Glen Hirschberg's "Like Lick 'Em Sticks, Like Tina Fey" is well written and complex. Sophie and Natalie are sick and on the run together, playing Thelma and Louise. Their travels deliver them to a Waffle House in Georgia, and what they find there changes everything. This story relies on its reader to fill in the blanks about its protagonists' affliction, and while it steers clear of outright clichés, it treads a little too close to one of the genre's most overused staple monsters for my taste. The writing and characterizations are quite good, and the dialogue is quotable.

"Ghost Writer in My Eye" by Wayne Allen Salee is a brief, humorous piece about the relationship between artists and their creations.

Alan Peter Ryan's atmospheric dark fantasy "Palisado" uses eerie winter imagery and reader's genre expectations to set up one ending while delivering another. The prose communicates the wintery cold as effectively as Dan Simmons' The Terror.

"Stillness" by Richard Thomas uses rich imagery to tell a layered story about survival and personal apocalypse. The prose is lyrical, if occasionally baffling.

Brian Hodge's "In the Raw" is a powerful piece of storytelling. Renny gets out of prison and tries to go straight. However, working every day rendering bone meal from dead animals can wear on any man's soul. When his trouble making uncle shows up with promises of a big score, he finds the temptation too hard to resist. "In the Raw" is an uncompromising piece of crime fiction, with a twist ending that actually surprises.

"I Found a Little Hole" by Nate Southard tells the story of a young boy who discovers a friend while playing in the yard. This friend is buried in the ground, however. The story, though brief, has some striking images.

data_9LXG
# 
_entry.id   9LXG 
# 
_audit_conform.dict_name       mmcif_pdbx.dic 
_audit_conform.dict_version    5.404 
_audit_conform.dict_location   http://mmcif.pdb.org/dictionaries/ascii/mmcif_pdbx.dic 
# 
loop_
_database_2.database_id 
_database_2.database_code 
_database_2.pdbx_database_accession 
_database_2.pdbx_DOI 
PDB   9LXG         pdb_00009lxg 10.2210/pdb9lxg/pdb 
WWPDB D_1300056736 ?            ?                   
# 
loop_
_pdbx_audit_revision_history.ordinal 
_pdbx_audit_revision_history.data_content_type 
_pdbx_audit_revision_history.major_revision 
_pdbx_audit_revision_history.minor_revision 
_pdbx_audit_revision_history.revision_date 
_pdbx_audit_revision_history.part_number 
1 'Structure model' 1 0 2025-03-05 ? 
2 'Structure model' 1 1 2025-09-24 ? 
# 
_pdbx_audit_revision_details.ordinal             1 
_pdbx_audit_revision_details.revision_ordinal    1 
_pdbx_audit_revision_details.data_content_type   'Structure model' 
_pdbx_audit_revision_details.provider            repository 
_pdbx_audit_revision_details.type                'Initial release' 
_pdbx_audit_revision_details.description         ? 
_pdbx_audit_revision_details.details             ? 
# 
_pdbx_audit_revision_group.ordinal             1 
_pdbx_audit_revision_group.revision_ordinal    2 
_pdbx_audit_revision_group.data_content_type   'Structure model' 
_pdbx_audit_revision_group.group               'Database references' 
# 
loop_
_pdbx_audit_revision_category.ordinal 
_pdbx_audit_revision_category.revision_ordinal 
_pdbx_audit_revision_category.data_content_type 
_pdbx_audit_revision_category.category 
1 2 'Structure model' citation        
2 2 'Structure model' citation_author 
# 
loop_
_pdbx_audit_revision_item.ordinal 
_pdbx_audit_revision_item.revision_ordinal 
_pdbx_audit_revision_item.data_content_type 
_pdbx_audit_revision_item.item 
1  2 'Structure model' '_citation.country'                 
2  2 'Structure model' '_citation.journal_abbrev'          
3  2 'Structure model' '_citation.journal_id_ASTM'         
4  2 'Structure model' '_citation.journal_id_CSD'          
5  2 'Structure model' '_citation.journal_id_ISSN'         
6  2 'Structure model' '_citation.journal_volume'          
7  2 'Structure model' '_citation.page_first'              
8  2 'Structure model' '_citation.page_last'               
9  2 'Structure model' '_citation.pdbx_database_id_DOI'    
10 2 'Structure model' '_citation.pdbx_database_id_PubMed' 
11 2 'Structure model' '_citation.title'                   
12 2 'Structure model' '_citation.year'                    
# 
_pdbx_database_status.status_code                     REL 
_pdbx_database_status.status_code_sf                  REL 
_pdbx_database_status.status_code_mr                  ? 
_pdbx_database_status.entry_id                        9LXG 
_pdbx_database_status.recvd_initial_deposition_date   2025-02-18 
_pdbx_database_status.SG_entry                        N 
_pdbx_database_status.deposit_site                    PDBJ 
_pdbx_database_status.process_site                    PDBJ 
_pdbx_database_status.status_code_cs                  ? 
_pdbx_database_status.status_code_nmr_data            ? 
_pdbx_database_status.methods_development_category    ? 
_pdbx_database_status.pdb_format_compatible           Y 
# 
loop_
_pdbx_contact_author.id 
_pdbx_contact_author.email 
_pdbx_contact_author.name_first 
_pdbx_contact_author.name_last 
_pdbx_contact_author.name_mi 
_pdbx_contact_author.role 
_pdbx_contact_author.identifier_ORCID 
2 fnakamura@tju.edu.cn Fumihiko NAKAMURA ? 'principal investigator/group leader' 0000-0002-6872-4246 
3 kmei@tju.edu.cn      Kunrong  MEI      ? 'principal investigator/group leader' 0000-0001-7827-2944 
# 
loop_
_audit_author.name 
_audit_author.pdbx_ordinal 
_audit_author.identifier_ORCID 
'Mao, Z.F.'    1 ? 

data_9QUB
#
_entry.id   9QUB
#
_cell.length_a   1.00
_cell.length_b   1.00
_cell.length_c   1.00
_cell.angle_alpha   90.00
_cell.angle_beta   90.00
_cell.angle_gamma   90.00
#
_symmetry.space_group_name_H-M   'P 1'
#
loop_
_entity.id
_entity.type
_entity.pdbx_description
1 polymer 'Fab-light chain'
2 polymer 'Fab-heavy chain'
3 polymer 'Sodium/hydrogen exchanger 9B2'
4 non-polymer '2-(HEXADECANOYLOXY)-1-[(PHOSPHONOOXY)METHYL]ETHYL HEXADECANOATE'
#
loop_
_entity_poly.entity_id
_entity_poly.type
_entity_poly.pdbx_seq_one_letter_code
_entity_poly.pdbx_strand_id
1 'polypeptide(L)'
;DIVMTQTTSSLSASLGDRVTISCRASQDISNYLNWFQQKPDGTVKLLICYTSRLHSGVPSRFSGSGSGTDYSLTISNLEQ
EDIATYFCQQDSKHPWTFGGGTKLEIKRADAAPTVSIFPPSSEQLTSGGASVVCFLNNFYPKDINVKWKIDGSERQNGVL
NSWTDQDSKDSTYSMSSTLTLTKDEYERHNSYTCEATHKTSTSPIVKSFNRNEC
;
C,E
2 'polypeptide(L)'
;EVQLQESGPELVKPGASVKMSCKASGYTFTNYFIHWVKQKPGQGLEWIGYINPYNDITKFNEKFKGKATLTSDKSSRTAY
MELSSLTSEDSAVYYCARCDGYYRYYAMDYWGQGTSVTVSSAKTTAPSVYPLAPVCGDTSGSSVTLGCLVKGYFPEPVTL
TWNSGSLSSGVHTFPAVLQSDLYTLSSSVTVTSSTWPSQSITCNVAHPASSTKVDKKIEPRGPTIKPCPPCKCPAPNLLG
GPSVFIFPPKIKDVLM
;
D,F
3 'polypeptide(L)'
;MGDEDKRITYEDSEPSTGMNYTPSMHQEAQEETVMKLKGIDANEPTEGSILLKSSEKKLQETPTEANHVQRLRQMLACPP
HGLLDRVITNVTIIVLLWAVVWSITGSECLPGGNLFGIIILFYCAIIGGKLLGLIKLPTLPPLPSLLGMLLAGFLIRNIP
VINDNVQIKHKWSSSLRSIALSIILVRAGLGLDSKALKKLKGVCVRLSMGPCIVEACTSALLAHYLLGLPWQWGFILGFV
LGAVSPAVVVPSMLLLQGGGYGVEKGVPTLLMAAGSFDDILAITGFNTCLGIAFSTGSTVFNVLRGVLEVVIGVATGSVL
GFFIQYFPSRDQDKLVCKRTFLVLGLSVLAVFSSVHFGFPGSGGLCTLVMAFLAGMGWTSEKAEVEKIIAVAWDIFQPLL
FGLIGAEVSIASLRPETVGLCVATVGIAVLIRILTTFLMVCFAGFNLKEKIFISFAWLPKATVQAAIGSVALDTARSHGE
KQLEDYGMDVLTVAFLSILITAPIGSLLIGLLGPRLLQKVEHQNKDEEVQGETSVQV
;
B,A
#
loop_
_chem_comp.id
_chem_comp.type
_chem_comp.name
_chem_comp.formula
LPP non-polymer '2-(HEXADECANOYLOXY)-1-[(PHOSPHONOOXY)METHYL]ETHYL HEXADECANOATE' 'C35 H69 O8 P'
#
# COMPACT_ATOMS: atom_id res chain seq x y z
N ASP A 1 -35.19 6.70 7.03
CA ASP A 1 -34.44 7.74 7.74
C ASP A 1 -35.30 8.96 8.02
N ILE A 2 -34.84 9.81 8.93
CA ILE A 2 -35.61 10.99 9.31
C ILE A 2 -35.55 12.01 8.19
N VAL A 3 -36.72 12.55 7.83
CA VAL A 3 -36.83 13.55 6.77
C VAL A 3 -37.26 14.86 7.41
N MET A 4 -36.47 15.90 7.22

Post-apocalyptic nastiness informs Scott Nicholson's "Fallow." Denyse Hammen is caught in a day-to-day struggle to survive a nuclear fallout poisoned world. She finds her life forever changed when she comes across a baby goat suckling its dead mother's teat. The story following this discovery is slow but tense.

Al Sarrantonio's "Last" uses a science fiction backdrop for a pursuit and conspiracy tale. Mathis' memories have been expunged by a radical medical routine to make room for occupational programming: Mathis has become a hunter, and his mission is to find a criminal called Shields. Over the course of this brief story, he does just that, though what he finds is not what he expects. In Twilight Zone fashion, this story builds to a twist ending revelation as to the Mathis-Shields' relationship and the purpose behind Mathis' hunt.

"Mole" by Jay Bonansinga exposes a special investigator for the Vatican to a bizarre occult murder mystery, where the solution requires dickering with the infernal. He soon discovers the contacted unclean spirit wants to play stoolpigeon, if a deal can be struck. While I'm often uninterested in this sort of Catholic horror, Bonansinga's story has enough intriguing things going on to set it apart from The Exorcist and its clones. The conclusion leaves things plenty of hanging plot threads for a lengthy follow-up.

Melanie Tem's "The Shoes" is a powerhouse of emotional honesty, particularly attentive to human failings and regrets. At its heart is Nicole, a nurse-in-training whose simple observation about an AIDS patient's footgear upsets her world. "Cool shoes," seems an unlikely invitation to either a haunting or the threat of self-destruction; however, it becomes just that. "The Shoes" combines the best elements of ghost stories and psychological horror tales to create this book's standout piece. It is a shame it takes readers 247 pages to get to it, but the story is well worth the wait.

Shivers VI's other female author, Lisa Tuttle, offers a surreal and chilling take on loneliness and relationships with "Bits and Pieces". Though body parts aplenty occupy this story, it manages to avoid being a simple splatter fest, eschewing the gruesome in favor of thoughtful, soul numbing chills. Fay wakes up after a one night stand to find her lover gone, but his foot left behind. She soon discovers this is a recurring issue--body parts in her bed after amorous evenings — and having no idea what else to do with these discarded parts, Fay saves them. Soon, she finds herself trying to assemble a perfect mate, though a few important pieces remain to be collected... Though the ending is a tad predictable, getting there is dark delight.